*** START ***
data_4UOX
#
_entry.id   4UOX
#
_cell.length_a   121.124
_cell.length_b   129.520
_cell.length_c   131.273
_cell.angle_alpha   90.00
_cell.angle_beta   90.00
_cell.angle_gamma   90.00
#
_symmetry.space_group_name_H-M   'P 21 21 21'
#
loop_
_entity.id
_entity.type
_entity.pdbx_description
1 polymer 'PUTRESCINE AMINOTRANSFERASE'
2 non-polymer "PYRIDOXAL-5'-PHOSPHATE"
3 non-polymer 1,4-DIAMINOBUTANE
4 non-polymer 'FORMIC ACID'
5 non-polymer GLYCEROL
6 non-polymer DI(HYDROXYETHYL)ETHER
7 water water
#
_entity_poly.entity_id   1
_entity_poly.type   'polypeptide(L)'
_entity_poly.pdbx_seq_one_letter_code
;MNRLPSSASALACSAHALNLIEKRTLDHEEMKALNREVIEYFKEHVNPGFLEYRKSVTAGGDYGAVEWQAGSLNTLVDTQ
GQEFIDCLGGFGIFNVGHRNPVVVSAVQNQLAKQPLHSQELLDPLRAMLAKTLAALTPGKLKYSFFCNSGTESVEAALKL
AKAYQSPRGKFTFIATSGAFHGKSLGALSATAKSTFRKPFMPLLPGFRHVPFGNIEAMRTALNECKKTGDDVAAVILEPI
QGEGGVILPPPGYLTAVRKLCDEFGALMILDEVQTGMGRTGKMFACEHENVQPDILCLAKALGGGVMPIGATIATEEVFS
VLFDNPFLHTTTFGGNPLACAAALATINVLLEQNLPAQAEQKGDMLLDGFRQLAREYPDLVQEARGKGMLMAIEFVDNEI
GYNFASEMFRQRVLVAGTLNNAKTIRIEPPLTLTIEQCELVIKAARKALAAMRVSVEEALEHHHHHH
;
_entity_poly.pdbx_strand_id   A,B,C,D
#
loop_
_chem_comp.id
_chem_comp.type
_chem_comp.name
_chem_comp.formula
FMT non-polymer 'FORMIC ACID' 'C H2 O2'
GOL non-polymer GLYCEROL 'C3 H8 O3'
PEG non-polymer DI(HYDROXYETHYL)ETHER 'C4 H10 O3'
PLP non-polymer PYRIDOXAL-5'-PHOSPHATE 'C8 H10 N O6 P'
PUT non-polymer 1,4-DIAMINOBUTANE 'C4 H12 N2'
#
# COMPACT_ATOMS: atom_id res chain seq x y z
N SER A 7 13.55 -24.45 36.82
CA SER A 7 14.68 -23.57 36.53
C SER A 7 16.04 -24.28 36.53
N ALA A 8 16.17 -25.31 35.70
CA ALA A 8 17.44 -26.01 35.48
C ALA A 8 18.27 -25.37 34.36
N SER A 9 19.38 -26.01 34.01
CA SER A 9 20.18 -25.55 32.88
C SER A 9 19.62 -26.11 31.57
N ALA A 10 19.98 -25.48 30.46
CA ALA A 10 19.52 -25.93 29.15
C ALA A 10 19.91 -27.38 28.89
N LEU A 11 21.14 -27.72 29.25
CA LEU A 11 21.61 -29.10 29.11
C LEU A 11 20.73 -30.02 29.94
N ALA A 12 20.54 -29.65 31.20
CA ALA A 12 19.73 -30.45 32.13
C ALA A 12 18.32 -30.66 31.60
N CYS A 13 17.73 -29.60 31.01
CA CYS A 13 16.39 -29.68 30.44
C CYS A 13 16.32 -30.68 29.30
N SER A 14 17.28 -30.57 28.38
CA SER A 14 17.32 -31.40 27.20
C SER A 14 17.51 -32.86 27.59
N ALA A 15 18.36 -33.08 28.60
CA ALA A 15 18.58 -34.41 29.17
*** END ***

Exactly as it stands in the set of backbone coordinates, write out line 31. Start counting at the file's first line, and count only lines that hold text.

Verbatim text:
AKAYQSPRGKFTFIATSGAFHGKSLGALSATAKSTFRKPFMPLLPGFRHVPFGNIEAMRTALNECKKTGDDVAAVILEPI